More Private Companies Offer Both Short-, Long-Term Incentives
Feb. 14, 2012 — A majority of private U.S. companies now offer long-tem incentives (61%) in addition to short-term incentives (95%), according to a study on pay practices at private companies by WorldatWork and Vivient Consulting.
The "Private Company Incentive Pay Practices Survey" found that having a long-term incentive (LTI) plan is now a prevalent practice across all private for-profit corporations (except partnerships). In spite of the challenges in terms of valuation and liquidity, LTI use has increased from 35% in 2007 to 61% in 2011.
"Private companies face unique incentive compensation challenges," said WorldatWork practice leader Kerry Chou, CCP, CBP, GRP. "The jump from 35% to 61% in four years was significant and reflects the need for private companies to compete for senior/executive-level talent with both private as well as publicly traded companies."
Respondents report increased use of short-term incentive (STI) programs since 2007 as well, growing from 79% to 95%.
"On the short-term incentive side, we saw an increase in the use of individual incentives and team/unit/small group incentives," said Bonnie Schindler, partner and co-founder at Vivient Consulting. "Spending on incentives as a percentage of operating income stayed constant overall from 2007 to 2011. This indicates that private companies are focusing their incentive dollars on specific key players with specific objectives in mind. Private companies are being smart and strategic about their compensation dollars."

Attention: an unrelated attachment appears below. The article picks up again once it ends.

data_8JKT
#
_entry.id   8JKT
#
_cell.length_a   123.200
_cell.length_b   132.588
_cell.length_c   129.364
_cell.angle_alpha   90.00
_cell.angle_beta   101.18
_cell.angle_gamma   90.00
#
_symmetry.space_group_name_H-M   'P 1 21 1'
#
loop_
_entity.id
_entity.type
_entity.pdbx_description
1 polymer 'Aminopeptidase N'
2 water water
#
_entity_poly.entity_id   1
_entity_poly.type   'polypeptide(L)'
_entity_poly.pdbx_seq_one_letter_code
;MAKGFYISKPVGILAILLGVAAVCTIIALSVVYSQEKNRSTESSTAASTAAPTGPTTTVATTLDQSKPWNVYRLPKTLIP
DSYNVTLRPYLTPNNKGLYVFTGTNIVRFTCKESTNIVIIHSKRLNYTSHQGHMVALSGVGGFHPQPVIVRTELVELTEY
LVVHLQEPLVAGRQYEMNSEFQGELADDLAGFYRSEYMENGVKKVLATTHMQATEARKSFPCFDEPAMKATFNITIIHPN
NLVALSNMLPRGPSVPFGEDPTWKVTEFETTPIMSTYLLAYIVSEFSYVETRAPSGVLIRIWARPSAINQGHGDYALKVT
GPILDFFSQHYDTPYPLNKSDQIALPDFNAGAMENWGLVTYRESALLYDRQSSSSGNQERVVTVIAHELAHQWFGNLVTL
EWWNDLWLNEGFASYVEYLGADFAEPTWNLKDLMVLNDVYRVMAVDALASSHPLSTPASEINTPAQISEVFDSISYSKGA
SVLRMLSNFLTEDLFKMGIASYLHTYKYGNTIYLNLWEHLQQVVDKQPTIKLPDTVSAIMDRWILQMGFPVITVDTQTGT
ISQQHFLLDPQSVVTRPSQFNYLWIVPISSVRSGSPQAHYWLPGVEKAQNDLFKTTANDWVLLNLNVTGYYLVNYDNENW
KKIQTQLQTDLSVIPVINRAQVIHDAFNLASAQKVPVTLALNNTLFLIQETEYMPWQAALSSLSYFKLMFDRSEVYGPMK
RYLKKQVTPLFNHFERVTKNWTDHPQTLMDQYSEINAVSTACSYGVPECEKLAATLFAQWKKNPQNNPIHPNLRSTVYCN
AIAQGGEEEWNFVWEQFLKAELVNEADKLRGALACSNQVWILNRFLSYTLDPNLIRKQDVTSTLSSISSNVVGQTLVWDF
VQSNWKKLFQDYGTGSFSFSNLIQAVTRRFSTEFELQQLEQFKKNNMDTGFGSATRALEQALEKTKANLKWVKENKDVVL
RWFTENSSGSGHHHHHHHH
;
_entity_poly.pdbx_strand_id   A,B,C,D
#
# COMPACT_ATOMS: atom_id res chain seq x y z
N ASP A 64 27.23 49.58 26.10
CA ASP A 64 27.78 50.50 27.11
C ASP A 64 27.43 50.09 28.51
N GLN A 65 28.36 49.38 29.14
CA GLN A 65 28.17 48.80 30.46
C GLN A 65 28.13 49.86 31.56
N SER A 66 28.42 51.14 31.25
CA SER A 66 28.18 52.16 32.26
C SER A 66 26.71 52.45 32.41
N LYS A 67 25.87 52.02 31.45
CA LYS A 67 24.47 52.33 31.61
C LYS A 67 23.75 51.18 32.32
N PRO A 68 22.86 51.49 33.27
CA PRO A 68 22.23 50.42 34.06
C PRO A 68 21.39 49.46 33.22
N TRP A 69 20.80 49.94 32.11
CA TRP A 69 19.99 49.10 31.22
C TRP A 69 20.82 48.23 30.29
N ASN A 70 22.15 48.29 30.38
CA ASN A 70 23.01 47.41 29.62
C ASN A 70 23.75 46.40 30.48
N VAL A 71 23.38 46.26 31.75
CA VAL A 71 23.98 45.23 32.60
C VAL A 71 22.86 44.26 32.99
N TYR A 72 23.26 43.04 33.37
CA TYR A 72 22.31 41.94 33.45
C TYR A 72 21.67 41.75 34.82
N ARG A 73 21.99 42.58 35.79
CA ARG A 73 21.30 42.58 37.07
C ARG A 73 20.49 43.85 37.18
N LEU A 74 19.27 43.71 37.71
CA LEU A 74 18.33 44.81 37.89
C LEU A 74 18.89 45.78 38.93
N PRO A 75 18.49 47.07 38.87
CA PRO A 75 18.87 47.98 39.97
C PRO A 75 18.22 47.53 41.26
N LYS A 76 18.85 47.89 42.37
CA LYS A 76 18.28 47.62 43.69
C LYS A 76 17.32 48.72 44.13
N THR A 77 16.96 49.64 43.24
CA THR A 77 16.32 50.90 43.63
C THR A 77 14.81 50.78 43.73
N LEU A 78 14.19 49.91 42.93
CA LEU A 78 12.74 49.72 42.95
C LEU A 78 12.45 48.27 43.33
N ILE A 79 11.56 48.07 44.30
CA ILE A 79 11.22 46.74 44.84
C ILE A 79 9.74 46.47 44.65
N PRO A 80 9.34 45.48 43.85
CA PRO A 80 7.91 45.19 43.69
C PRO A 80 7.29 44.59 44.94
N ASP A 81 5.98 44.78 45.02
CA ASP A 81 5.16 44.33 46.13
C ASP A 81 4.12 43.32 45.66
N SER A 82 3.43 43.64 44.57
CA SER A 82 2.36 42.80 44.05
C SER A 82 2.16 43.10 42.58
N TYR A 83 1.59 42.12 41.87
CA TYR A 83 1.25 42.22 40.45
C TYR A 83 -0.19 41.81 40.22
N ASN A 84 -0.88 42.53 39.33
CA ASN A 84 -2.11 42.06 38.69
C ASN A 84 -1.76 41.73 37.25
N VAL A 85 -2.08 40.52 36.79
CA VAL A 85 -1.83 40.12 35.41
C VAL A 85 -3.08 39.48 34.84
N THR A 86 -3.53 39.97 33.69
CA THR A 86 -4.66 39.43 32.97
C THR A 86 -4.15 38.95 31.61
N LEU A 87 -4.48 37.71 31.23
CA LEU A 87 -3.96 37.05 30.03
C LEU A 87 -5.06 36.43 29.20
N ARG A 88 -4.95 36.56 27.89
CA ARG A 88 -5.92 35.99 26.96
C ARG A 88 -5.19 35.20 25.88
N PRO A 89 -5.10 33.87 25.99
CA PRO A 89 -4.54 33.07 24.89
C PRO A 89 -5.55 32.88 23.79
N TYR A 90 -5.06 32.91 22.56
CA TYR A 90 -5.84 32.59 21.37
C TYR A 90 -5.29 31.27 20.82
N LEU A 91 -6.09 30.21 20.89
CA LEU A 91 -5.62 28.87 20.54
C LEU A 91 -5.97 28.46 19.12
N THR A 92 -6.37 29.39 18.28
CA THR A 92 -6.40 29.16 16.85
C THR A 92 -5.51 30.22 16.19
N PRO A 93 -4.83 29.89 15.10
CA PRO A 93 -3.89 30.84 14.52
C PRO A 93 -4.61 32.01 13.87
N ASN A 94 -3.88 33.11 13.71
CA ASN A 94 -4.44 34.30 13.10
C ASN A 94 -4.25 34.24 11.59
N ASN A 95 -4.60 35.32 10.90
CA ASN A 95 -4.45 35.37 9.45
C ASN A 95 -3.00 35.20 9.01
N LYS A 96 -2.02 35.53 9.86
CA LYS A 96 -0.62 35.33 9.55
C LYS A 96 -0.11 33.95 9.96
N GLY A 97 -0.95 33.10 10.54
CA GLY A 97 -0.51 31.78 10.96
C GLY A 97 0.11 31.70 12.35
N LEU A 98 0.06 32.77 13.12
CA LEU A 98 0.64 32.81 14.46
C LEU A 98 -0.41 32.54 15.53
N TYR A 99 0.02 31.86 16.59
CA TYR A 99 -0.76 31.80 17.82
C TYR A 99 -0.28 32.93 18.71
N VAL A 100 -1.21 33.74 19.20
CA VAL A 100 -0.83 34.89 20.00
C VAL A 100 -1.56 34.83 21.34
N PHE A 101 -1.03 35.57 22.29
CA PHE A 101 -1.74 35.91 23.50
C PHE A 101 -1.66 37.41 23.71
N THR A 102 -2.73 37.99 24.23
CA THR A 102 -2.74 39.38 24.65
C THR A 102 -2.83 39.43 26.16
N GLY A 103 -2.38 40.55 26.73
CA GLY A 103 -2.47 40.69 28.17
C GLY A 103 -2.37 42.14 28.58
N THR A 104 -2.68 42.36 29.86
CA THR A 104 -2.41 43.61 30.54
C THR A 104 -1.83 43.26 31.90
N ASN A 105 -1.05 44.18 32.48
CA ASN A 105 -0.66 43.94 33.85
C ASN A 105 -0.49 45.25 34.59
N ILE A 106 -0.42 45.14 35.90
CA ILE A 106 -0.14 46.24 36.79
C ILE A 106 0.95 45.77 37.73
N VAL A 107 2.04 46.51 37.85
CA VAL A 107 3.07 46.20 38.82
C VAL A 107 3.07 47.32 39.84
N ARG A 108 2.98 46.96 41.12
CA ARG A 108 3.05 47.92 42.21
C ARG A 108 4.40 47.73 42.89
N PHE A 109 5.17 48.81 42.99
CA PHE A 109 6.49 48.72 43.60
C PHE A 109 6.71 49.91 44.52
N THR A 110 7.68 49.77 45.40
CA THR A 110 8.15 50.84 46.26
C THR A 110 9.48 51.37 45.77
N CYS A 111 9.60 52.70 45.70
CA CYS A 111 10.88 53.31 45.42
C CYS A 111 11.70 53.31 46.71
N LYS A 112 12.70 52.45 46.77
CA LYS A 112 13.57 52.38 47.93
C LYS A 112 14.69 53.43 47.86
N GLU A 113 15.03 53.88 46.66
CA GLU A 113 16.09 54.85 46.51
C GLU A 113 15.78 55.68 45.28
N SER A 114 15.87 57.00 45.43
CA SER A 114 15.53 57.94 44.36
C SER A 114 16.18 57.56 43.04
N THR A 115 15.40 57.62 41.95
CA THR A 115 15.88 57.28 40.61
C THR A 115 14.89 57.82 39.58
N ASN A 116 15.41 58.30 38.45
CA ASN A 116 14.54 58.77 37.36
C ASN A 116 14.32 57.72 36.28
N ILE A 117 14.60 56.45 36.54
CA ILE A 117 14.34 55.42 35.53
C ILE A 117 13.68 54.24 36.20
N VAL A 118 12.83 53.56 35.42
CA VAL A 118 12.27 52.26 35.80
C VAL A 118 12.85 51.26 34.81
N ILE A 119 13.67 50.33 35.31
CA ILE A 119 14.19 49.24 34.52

Types of STIs widely used today:
Individual incentive plans (39%)
Profit-sharing plans (19%)
Team/unit/small group incentives (26%)
Types of LTIs widely used today:
Performance awards or long-term cash plans (52%)
Phantom stock and stock appreciations rights (SARs) (33%)
Restricted stock (19%).
Survey data was gathered in September 2011 from 232 private companies with revenues ranging from $100 million to more than $5 billion. The corporate status of responding organizations was primarily C Corp. (30%), LLC (28%), subsidiaries (23%), S Corp. (12%) and partnerships (7%). The survey also included 90 nonprofit and government organizations. The survey was previously conducted in 2007.